Perspective: Eating healthy is tough but worth it

Sandra Galindo and Sandra Galindo

Back in March, instructor Ruby Wilson asked me and the other students in her aerobic dance class to complete a chart of all the food they were consuming in a week.

I smiled. Confident that this was the easiest homework in all my classes, I started my new task, making sure I wrote down even the gum I was chewing, as she requested.

But when I returned my paper the following week, I was surprised to see how many calories I had put into my system. It turned out the “healthful foods” I thought I had been eating were just as fattening as the junk food we had replaced.

In the class, half the students appear to have weight problems – not only people around my age of 44, but younger students, as well.

Even pre-schoolers are affected nowadays. The Journal of the American Medical Association says that the current generation of children in America may have shorter life expectancies than their parents.

Personally, I had gained 50 pounds and three sizes in three and a half years of school, with excuses such as “maybe I’m stressed,” or “I have to eat calories in order to stay awake and finish my homework,” or “my metabolism is not working properly.”

Indeed, it is true that metabolism slows by 5 percent every decade. But that’s no excuse for not exercising.

“Compared to age 25, you’ll burn about 100 fewer calories a day at 35 and 200 fewer at 45,” Woman’s Health Magazine says. “Do nothing and you could gain 8 to 12 pounds a year.”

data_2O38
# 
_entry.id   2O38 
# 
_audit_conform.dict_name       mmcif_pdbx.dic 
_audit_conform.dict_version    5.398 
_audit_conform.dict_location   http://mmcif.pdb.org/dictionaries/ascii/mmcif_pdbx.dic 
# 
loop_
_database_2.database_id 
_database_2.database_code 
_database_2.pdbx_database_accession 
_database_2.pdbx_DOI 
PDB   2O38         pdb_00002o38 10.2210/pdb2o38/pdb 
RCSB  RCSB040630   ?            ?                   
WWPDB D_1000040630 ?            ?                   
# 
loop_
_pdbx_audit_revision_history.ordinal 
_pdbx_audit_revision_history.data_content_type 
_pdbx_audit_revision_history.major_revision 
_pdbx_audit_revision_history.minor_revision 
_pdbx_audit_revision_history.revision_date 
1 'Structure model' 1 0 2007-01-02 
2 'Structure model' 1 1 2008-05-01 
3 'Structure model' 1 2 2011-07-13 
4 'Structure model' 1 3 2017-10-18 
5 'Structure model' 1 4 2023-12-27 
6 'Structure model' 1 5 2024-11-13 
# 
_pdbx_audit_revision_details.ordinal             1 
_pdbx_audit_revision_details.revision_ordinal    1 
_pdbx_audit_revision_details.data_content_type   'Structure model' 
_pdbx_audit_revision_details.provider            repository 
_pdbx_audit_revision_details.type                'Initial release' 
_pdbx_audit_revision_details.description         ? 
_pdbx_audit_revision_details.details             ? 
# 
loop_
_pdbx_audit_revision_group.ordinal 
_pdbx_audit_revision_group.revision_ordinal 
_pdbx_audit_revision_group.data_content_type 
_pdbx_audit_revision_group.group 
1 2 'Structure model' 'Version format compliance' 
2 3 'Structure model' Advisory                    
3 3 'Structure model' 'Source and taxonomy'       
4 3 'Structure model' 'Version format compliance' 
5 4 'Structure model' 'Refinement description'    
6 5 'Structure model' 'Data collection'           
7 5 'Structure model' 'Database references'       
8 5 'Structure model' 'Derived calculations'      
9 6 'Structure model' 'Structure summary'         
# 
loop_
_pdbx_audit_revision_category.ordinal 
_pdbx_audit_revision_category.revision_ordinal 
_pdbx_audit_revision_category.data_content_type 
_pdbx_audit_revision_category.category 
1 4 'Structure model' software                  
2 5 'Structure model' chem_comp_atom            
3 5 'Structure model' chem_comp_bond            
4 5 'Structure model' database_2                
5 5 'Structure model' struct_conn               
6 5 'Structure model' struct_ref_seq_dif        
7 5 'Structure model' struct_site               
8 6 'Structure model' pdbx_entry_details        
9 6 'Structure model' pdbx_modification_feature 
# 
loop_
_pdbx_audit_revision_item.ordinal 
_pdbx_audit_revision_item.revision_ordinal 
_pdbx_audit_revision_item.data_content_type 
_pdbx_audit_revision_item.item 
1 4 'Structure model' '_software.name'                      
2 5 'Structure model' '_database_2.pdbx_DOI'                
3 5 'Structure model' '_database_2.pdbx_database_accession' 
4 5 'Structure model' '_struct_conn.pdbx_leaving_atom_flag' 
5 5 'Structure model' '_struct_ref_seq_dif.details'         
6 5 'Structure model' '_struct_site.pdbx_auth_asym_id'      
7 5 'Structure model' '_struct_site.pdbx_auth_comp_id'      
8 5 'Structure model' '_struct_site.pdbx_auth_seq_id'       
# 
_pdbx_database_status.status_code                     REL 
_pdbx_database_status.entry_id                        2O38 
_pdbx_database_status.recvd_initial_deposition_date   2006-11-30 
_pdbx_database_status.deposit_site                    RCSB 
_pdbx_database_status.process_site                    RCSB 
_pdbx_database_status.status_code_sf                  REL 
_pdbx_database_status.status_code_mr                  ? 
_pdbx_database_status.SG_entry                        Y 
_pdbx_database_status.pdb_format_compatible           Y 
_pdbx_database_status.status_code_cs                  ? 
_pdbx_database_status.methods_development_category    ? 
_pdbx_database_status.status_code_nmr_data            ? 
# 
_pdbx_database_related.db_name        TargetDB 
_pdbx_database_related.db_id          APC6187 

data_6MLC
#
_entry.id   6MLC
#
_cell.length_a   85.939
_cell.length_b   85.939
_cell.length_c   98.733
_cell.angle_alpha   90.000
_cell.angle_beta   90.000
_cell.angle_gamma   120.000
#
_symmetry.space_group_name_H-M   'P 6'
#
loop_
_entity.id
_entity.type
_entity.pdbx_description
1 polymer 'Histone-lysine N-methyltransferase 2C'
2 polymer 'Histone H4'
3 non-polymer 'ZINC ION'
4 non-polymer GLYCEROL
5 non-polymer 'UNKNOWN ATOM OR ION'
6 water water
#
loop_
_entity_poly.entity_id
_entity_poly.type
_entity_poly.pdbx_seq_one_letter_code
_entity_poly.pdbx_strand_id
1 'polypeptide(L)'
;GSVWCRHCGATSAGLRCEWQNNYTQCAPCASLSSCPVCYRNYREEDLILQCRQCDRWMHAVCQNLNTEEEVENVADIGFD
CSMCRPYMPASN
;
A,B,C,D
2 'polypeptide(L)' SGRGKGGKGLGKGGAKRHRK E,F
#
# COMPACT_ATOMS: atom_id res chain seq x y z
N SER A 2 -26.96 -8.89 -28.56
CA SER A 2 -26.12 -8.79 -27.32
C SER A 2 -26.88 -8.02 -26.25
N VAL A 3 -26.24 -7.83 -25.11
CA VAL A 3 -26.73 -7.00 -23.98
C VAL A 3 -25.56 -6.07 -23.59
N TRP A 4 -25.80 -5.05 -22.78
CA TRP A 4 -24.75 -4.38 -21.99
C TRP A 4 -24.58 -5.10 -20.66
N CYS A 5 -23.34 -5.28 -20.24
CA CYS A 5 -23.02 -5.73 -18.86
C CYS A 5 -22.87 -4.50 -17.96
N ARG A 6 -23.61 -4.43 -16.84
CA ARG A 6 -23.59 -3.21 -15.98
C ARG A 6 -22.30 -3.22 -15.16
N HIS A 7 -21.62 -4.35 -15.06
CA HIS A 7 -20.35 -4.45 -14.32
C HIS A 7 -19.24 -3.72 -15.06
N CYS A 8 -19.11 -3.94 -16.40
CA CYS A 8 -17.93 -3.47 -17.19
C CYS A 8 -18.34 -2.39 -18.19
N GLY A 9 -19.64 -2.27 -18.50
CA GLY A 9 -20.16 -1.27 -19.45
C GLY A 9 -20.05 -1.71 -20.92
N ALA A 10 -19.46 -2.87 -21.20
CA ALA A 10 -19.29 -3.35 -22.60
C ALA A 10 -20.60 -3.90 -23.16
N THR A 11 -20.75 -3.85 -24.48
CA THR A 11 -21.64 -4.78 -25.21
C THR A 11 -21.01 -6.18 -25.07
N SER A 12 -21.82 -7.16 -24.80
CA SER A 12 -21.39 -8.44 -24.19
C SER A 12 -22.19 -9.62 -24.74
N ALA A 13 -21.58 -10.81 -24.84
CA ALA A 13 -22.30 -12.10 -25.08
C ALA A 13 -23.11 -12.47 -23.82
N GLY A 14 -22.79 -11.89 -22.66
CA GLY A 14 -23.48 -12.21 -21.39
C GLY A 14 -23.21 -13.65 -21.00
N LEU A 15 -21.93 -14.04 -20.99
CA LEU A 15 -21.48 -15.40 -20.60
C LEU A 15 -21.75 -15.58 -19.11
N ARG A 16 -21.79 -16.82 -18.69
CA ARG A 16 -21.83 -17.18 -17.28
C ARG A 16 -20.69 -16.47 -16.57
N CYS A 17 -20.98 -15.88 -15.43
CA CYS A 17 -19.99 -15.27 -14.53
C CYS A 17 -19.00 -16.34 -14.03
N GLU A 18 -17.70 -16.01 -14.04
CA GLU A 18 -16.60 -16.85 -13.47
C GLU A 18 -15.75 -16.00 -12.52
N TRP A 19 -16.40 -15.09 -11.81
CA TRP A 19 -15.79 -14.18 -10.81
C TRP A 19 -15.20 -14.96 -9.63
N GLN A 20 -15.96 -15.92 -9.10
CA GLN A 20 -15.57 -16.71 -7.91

Obesity is a growing trend in this country due to the abundance of food and lack of exercise. Millions of Americans have extra pounds and inches on their waists.

According to the Center for Disease Control and Prevention, “Overweight and obese individuals are at increased risk for many diseases and health conditions including the following: hypertension, osteoarthritis , dyslipidemia , type 2 diabetes, coronary heart disease, stroke, gallbladder disease, sleep apnea and respiratory problems and some cancers.”

The National Center of Health Statistics says 65 percent of American adults are obese or overweight. In the past 30 years, 2 billion diets have been started in the United States.

But even with all this information, the reality is that we are too busy to take care of ourselves, and many of us low-income parents cannot afford healthful meals on our limited budgets.

We follow the “poor diet” – anything that allows you to feed your family, without risking your rent – which often includes lots of junk food. For some of us, unhealthful foods are also part of our culture.

At the end of the semester, students like me are stressed out by finals and have even less time to worry about food. It is our responsibility, however, to start thinking about our health. We must drink more water, take the stairs instead of the elevator, and drop the junk food in favor of the healthy snacks.